Monday, 10 August 2009

Shop local

Another posting on the Christian Ecology Link bulletin board, worth repeating, I thought - this time from Pete Redwood on the subject of supermarkets passing on unsold meat to be burnt:

Sainsbury's have also recently signed a contract with DPM at Doncaster to supply them with all their waste food to fuel their energy generation plant. This includes all fresh food waste. DPM specialises in producing material for pet food and already takes waste from retail butchers, cafes and restaurants within a 100-mile
radius of Doncaster. The new plant is an extension of that business, covers a number of supermarkets and feeds its electricity into the National Grid.

The question was posed, "Why so much waste?". The supermarket model creates waste by definition. In order to maintain an "attractive" display it is necessary to have more stock than can be realistically sold. As soon as the display starts to look empty sales drop.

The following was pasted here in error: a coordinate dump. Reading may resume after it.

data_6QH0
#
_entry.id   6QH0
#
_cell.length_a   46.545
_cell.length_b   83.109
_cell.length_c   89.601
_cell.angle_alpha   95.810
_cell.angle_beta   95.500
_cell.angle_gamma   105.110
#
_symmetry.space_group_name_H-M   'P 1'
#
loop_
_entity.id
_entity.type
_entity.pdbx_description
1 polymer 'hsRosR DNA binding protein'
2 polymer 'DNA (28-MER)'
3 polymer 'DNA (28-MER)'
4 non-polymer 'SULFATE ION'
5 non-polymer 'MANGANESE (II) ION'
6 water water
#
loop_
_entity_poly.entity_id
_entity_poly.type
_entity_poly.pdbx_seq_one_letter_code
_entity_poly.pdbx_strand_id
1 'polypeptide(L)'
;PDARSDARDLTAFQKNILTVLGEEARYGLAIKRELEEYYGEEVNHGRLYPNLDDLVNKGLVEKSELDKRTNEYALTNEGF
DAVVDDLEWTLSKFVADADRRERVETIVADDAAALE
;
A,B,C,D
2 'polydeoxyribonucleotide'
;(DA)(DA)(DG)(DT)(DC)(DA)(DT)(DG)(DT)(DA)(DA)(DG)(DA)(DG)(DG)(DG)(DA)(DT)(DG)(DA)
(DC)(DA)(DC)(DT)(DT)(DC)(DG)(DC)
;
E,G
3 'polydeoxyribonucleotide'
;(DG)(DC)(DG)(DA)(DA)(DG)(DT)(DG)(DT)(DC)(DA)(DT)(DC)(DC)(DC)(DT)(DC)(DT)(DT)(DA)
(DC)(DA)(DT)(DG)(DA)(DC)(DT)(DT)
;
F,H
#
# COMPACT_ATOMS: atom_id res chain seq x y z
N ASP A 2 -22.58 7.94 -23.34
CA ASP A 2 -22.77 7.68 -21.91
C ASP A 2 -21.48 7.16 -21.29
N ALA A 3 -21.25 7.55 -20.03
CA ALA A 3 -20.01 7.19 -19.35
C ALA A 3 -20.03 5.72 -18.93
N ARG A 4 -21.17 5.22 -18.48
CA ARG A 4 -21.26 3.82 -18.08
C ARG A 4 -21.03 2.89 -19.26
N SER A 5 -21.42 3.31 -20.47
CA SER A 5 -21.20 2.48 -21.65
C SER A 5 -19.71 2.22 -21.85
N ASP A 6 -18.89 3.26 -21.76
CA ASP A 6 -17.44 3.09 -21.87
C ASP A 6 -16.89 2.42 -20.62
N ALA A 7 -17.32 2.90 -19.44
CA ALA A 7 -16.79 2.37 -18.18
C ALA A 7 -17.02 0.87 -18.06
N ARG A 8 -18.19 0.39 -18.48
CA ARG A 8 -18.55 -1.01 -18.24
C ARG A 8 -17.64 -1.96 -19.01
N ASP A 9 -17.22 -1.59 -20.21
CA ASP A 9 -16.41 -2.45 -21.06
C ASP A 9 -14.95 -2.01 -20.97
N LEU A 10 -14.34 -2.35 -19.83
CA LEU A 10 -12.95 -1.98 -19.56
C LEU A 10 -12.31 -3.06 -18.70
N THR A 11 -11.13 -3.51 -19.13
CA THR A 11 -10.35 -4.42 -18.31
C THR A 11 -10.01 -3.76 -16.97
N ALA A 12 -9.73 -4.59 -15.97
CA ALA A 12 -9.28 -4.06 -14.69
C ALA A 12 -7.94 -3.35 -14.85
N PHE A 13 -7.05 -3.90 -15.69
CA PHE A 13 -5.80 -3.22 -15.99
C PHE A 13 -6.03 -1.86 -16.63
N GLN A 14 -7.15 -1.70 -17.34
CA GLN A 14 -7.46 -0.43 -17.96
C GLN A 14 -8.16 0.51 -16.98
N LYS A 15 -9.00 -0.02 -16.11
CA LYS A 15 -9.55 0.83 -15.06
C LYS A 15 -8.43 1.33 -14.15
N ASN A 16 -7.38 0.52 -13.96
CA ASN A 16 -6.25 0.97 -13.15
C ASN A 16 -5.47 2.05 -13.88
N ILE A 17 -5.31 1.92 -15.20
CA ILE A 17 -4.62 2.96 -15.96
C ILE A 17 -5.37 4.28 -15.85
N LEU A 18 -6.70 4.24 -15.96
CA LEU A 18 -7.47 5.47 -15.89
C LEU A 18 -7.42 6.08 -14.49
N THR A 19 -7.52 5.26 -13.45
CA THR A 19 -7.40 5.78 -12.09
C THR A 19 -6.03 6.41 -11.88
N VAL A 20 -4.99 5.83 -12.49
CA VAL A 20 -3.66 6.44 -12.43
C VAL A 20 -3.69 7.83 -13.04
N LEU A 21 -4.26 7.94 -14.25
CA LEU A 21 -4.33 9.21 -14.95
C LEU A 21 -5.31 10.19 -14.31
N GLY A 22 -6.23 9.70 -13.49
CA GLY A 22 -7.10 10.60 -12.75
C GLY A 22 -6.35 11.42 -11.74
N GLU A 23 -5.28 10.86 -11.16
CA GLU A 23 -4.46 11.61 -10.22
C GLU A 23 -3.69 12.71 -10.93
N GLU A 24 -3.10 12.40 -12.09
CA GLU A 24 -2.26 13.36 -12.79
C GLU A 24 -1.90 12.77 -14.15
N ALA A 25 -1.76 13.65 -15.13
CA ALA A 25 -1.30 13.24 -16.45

The sell-by date system also creates a huge amount of waste. It is not a legal requirement in itself, but once shown on a package the retailer must comply with it. It has become standard practice by default rather than by legislation. Most food is still edible well beyond its sell-by date.

It is also worth remembering that most national supermarket chains do not sell truly fresh food. Due to the distribution process it is at least three days old, and usually more, before it even gets on the shelf! Which is why they insist on so many synthetic preservatives in their products.

Until about ten years ago most fresh products were supplied to each store direct by the producers/manufacturers. Each supermarket company insisted that it was supplied on a sale or return basis, and then deliberately over-ordered by one-third. Except for bread, and possibly milk in some cases, this system has now changed and all products are now supplied to a central distribution depot. Manufacturers and producers still cover the cost of waste by the grossly unfair discount structure operated by the main supermarkets.

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